As I had discovered with my latest submission and the beginning of my novel, there is something frightening about uncovering feelings, especially those felt during younger and more tumultuous years, and putting them into a work that is meant to be shared. At the same time, there is catharsis and liberation, a feeling of breathing a heavy sigh and feeling a weight lift up from my shoulders. I’ve talked about it in therapy, and these authentic sentiments will be the ones that will resonate with readers and make them care about the characters I write.

So I wondered if the cat story was personal and essential enough. I had sent an e-mail to Nisha and Taylor to get their opinions; I didn’t even have a proper draft for comparison, just the typed-up version of that first freewriting exercise.

What I had done that night but forgotten, is write a set of notes on the back of the exercise, talking about feelings and impressions and how utterly unprepared I was for those floodgates to open. I was doing homework for a writing workshop, this was not something my therapist had assigned. Still, the experience rang familiar due to recent work with feelings, so there was something comforting in the flood.

Then comes our latest meeting last Monday, where we are told that we are being split into pairs and telling our story, such as it is, to a partner.

In my mind: what the fuck? I haven’t decided yet! I haven’t even written the story that might be the better one to do!

We were reassured that this was not important: great emphasis was placed on the fact that the state of our story at this time was immaterial, what we needed was to present elements of it and see how an outsider reacted to them. I listened to my partner’s story with interest, completed my role for her part of the exercise. Then it was my turn to invent something. Well, not invent, the story was something that had happened, the events were real, but now I had to spin them together from whatever written spew had come forth after I cried over a song.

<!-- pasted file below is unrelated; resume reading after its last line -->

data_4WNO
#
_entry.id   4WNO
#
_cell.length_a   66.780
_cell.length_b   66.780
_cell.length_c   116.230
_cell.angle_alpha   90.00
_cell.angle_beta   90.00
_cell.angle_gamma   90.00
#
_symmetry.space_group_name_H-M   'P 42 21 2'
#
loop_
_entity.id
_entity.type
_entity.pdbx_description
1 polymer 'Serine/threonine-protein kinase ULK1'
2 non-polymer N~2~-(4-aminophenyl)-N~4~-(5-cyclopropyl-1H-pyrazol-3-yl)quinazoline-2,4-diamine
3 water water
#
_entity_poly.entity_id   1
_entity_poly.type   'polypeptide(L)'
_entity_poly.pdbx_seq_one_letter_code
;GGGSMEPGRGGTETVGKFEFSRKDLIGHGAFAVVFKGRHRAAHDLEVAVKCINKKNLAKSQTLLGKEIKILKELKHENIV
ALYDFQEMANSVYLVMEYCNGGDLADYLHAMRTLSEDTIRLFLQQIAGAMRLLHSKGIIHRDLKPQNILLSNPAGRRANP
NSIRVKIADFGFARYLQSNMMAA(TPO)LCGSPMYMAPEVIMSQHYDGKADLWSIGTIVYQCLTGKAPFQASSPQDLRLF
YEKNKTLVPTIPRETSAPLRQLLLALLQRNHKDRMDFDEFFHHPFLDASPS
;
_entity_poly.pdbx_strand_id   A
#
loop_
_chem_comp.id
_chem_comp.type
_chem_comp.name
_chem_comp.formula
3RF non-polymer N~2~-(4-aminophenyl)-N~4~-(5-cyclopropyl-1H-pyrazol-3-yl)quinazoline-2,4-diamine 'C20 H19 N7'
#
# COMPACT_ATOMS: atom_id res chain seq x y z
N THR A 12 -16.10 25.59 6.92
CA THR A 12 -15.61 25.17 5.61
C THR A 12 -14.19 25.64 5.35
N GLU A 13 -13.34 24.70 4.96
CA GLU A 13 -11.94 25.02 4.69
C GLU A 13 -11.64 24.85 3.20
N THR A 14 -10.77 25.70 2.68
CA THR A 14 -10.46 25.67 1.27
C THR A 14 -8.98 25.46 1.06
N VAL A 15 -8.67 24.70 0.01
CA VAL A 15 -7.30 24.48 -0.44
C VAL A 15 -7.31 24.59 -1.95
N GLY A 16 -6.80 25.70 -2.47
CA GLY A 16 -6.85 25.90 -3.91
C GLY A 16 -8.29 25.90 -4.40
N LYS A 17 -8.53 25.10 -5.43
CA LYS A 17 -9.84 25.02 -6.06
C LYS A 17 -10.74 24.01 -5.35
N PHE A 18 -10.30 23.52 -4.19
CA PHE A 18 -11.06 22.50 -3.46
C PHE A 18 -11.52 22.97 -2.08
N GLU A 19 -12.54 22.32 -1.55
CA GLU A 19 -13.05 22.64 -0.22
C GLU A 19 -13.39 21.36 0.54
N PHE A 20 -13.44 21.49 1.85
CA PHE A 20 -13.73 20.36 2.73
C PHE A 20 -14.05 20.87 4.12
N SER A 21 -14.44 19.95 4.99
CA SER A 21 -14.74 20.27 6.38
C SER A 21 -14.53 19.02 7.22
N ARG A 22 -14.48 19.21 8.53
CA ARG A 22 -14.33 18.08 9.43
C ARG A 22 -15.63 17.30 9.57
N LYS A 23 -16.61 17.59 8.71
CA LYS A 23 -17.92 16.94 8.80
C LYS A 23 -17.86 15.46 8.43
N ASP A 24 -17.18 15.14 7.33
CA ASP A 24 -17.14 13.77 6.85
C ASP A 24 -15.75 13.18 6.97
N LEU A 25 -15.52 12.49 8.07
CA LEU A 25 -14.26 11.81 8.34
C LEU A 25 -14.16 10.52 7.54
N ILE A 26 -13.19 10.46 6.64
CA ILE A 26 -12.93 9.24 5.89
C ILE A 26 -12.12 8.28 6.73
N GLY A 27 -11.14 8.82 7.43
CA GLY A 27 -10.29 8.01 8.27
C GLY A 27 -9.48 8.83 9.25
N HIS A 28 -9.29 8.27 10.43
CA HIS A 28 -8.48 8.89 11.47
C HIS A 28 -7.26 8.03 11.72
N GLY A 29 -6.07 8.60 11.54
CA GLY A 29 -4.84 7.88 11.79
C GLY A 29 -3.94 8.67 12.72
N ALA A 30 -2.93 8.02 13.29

The start was awkward. I apologised (which we had been instructed not to do, as my partner reminded me) and started it with a drive. A few words in and I feel the story sort of support me, not take over exactly, but there was a natural flow that I felt this needed to have. I improvised here and there with details, my brain sometimes snatching ideas up at the last moment. The ending definitely left something to be desired.

Then it was my partner’s turn to talk, and I took a page of notes based on her comments that I brought home and immediately hammered into a first, typed draft. Now it exists. Now it can be printed and torn apart and lines can be drawn, elements can be added to reinforce the bones of this story. I took a vague sort of something and refined it into a messy beginning which may bear little to no resemblance to the final product, which I will perform on stage. Here again, a frisson of fear and excitement. I’m thinking back to my speech and debate days, although that was always a prepared piece where I simply added my performative interpretation. This was going to be me getting up and sharing an intimate part of my life with strangers.

How thrilling!